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From Oliver Sewall's, History of Chesterville, Maine. 1875.

"The first Meeting-house in Chesterville was raised June 15, 1815. The dimensions were about forty-five by thirty-six feet, with nineteen feet posts. It was put up mostly by the Congregationalists and Baptists, and was started by voluntary subscription. It was boarded and the roof was shingled, so that a Sabbath meeting was held in it on the 16th of July of the same year. The stand for the preacher was made of rough planks placed on carpenter's sawhorses, and two of them were the pieces of a plank which broke under two men while placing the rafters in raising. The men saved themselves from falling with the plank by catching on the timbers, although one of them had a broad axe in his hand. The seats, too, were all rough and temporary. The house was clapboarded, the doors were hung and the pulpit built within the next two or three years, but the pews were not made till 1820. The previous year the pews were sold and conveyed according to a plan, for enough to pay for the house; at which time some other denominations became owners. After several years it was re-clapboarded and painted white, and the pulpit, which had been high, lowered down. It was used for meetings on the Sabbath and at other times, on its first location, a little southeast of the Center Mills, till March 1851. Rev. Jotham Sewall preached the first, and Rev. Samuel Wheeler the last sermon in it, as it then stood. A few of the choir, with the same leader, attended on both occasions, although the term between them was almost thirty-six years."


"March 25, 1851, the taking down of the Meeting-house was commenced. This was effected without accident, except that Abner Pierce was rendered temporarily lame by the swinging of a post which struck him near the hips. The house thus demolished was removed to Keith's Mills, or North Chesterville, where it was rebuilt in a different form the same year, and dedicated in December. The dimensions at the sills and beams are the same as before, but it contains a less number of pews, for a piazza occupies five feet across one end. The posts are shorter, the roof steeper, the windows fewer and larger, and a belfry is added. Here hangs a bell, weighing about 400 pounds purchased by Rev. Jotham Sewall, a year or two before his death. This is the first and the only bell in the town."


"While the first Meeting-House was being rebuilt at Keith's Mills another Meeting-House was erected and finished at Chesterville Center. This house is somewhat huger than that at North Chesterville and likewise has a belfry. Both houses are union houses, and they are the only Meeting-Houses in town. Some of the inhabitants in the southern part of the town own pews in North Fayette Meeting-House, situated about a half-mile south of the town line. Similarly situated are some in the north-east part of the town who attend meetings in the union Meeting-House at Farmington Falls."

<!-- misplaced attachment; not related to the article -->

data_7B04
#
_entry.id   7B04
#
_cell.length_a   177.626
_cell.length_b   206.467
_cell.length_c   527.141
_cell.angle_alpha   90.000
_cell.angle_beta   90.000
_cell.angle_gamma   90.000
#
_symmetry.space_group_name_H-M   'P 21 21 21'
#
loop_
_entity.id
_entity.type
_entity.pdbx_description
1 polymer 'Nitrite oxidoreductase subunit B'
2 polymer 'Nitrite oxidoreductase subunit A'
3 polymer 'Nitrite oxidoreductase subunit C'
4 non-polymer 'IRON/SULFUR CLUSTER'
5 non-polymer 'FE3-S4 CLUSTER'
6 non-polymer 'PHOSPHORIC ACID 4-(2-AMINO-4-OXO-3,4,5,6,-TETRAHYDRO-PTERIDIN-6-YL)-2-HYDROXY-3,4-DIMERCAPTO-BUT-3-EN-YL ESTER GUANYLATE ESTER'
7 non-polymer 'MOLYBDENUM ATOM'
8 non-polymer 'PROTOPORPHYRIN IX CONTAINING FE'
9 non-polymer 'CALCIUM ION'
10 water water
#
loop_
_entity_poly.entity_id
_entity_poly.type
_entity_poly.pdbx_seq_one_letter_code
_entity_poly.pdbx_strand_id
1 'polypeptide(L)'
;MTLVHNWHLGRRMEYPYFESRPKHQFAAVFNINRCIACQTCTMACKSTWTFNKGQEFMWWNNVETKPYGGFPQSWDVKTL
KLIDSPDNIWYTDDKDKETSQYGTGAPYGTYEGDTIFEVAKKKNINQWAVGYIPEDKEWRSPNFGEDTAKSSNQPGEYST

"The first musical instrument owned and used in Chesterville was a bass-viol brought by Jotham Sewall when he removed his family if not before. Several of the kind have been made by Jacob Ames, and perhaps by others at a later day, as well as violins and tenor viols. The first flute owned in the town was Joseph Bradbury's, about the year 1800. The first, and so far as the writer knows, the only, piano-forte ever in the town, was in the family of Jacob Safford, about 1840, or perhaps earlier. At a later date a few melodeons were owned and used in Chesterville. These were soon superseded by reed organs made in New Sharon. In a few cases these have been, and still are used advantageously to help church music. About 1855 Lathrop C. Tilton commenced business at the Center Village. His employment has been preparing lumber and making pipes for wind organs, which he sends to Boston. Since commencing his business here he has built an instrument of this kind, which is not only the first in the town, but the earliest manufactured here, and probably in the county. It was finished in 1857, and placed in the Center Village Meeting-house for the sum of two hundred dollars. The instrument is eight feet in height, three feet in width, and six feet long. Its compass is four and a half octaves. It has six stops named as follows; viz., Principal, Diapason. Bass, Open Diapason Treble, Melodia Treble, Dalciana, and Flute. Its longest pipe is four feet three inches, — four by five inches. It has sufficient power to fill the house well. It appears to be correctly tuned, making excellent and pleasant music."

Chesterville Center Union Meeting House

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